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Important:  Most software will only consume 1 CPU core - e.g., requesting 8 CPU cores for a PAUP job blocks other people using the unused 7 CPU cores.  Example 1 below would likely be the most users should be basing their job scripts from.  If in doubt, contact HPRC staff.


For more information about PBSPro please click to see guide.

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Example 1:

The following PBS script requests 1 CPU core, 2GB of memory, and 24 hours of walltime for the running of "paup -n input.nex".

No Format
#!/bin/bash
#PBS -j oe
#PBS -m ae
#PBS -N JobName1
#PBS -l walltime=24:00:00
#PBS -l select=1:ncpus=1:mem=2gb
#PBS -M FIRSTNAME.LASTNAME@jcu.edu.au

cd $PBS_O_WORKDIR
shopt -s expand_aliases
source /etc/profile.d/modules.sh
echo "Job identifier is $PBS_JOBID"
echo "Working directory is $PBS_O_WORKDIR"

module load paup
paup -n input.nex

If the file containing the above content has a name of JobName1.pbs, you simply execute qsub JobName1.pbs to place it into the queueing system.

Example 3:

The following PBS script requests 20 CPU cores, 60GB of memory, and 10 days of walltime for running of an MPI job.

No Format
#!/bin/bash
#PBS -j oe
#PBS -m ae
#PBS -N JobName3
#PBS -l walltime=240:00:00
#PBS -l select=1:ncpus=20:mem=60gb
#PBS -M FIRSTNAME.LASTNAME@my.jcu.edu.au

cd $PBS_O_WORKDIR
shopt -s expand_aliases
source /etc/profile.d/modules.sh
echo "Job identifier is $PBS_JOBID"
echo "Working directory is $PBS_O_WORKDIR"

module load migrate
module load mpi/openmpi
mpirun -np 20 -machinefile $PBS_NODEFILE migrate-n-mpi ...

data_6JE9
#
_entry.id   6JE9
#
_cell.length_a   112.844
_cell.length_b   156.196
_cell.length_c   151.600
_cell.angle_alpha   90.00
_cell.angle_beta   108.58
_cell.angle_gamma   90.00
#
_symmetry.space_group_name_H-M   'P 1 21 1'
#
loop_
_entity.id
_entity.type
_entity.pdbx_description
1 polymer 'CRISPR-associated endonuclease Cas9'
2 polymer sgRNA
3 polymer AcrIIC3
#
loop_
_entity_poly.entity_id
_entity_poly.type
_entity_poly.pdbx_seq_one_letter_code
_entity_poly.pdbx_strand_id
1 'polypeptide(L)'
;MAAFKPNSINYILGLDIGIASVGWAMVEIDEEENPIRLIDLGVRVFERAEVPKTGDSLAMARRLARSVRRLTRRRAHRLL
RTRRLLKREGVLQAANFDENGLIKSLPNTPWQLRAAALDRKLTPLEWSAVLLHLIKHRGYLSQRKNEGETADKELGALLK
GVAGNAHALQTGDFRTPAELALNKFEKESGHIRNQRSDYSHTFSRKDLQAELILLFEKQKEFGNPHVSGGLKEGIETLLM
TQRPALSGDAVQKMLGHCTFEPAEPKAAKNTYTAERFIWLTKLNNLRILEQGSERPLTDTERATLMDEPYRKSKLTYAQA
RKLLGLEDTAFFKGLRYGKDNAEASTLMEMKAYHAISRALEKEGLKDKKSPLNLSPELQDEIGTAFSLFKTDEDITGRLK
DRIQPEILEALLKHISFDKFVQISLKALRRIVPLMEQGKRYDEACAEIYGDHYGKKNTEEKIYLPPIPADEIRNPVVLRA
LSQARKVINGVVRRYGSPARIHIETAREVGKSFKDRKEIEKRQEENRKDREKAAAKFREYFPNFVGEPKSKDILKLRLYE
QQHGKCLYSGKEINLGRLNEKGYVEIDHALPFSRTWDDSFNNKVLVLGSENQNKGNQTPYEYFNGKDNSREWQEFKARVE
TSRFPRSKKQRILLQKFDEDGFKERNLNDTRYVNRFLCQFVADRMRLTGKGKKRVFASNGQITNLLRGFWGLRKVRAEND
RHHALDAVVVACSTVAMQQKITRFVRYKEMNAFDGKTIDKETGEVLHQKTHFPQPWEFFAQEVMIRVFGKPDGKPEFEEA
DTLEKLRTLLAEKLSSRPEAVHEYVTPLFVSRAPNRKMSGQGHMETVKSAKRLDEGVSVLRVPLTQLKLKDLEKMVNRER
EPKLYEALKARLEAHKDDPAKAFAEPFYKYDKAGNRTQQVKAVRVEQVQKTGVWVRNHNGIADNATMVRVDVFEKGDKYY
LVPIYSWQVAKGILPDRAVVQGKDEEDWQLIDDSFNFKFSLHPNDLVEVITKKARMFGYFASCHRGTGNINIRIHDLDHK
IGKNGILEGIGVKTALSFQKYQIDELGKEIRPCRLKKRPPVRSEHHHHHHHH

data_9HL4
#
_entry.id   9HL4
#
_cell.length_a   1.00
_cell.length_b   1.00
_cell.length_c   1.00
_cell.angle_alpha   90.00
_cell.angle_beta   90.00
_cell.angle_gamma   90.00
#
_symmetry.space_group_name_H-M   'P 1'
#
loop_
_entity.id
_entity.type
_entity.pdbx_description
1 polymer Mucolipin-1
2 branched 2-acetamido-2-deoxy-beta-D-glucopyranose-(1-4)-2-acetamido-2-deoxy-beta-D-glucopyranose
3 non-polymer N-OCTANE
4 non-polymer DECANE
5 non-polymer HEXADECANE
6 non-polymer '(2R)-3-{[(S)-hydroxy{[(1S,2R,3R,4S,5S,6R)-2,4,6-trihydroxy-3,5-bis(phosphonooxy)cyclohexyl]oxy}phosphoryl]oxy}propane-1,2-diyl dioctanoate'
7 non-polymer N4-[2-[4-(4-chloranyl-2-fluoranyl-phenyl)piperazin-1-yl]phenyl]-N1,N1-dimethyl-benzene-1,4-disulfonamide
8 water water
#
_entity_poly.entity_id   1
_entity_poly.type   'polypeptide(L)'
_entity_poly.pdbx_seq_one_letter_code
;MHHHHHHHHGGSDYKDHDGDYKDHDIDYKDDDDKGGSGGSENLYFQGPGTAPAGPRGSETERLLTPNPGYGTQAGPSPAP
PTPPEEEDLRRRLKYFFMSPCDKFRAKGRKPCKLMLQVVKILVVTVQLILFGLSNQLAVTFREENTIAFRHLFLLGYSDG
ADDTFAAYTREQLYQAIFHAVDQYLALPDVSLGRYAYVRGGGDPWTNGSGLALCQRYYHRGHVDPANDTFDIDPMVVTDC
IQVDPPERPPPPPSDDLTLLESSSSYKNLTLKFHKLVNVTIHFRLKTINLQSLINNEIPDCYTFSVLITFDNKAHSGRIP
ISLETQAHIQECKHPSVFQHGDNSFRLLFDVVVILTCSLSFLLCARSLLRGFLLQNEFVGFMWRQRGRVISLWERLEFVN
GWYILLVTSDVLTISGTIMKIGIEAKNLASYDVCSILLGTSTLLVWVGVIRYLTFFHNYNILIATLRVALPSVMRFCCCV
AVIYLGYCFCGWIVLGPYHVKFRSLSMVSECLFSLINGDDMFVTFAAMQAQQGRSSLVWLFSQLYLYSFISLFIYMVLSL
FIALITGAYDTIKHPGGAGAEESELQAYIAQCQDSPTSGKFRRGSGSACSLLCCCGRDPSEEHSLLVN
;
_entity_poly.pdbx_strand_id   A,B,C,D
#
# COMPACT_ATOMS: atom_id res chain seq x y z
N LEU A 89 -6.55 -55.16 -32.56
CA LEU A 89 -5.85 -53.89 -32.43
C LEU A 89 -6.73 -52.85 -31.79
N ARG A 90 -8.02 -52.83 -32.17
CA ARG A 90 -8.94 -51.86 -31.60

If the file containing the above content has a name of JobName3.pbs, you simply execute qsub JobName3.pbs to place it into the queueing system.


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Example 2:

The following PBS script requests 8 CPU cores, 32GB of memory, and 3 hours of walltime for running of 8 MATLAB jobs in parallel.

No Format
#!/bin/bash
#PBS -j oe
#PBS -m ae
#PBS -N JobName2
#PBS -l walltime=3:00:00
#PBS -l select=1:ncpus=8:mem=32gb
#PBS -M FIRSTNAME.LASTNAME@my.jcu.edu.au

cd $PBS_O_WORKDIR
shopt -s expand_aliases
source /etc/profile.d/modules.sh
echo "Job identifier is $PBS_JOBID"
echo "Working directory is $PBS_O_WORKDIR"

module load matlab
matlab -r myjob1 &
matlab -r myjob2 &
matlab -r myjob3 &
matlab -r myjob4 &
matlab -r myjob5 &
matlab -r myjob6 &
matlab -r myjob7 &
matlab -r myjob8 &
wait    # Wait for background jobs to finish.

If the file containing the above content has a name of JobName2.pbs, you simply execute qsub JobName2.pbs to place it into the queueing system.

Example 4:

The following PBS script request uses job arrays. If you aren't proficient with bash scripting, using job arrays could be painful. The example below has each sub-job requesting 1 CPU core, 1 GB of memory, and 20 minutes of walltime.

No Format
#!/bin/bash
#PBS -j oe
#PBS -m ae
#PBS -N ArrayJob
#PBS -l pmem=1gb
#PBS -l walltime=20:00
#PBS -l select=1:ncpus=1:mem=1gb
#PBS -M FIRSTNAME.LASTNAME@jcu.edu.au

cd $PBS_O_WORKDIR
shopt -s expand_aliases
source /etc/profile.d/modules.sh

module load matlab
matlab -r myjob$PBS_ARRAYID

If the file containing the above content has a name of ArrayJob.pbs and you will be running 32 sub-jobs, you simply use qsub -t 1-32 ArrayJob.pbs to place it into the queueing system.

Note: I haven't done extensive testing of job arrays.


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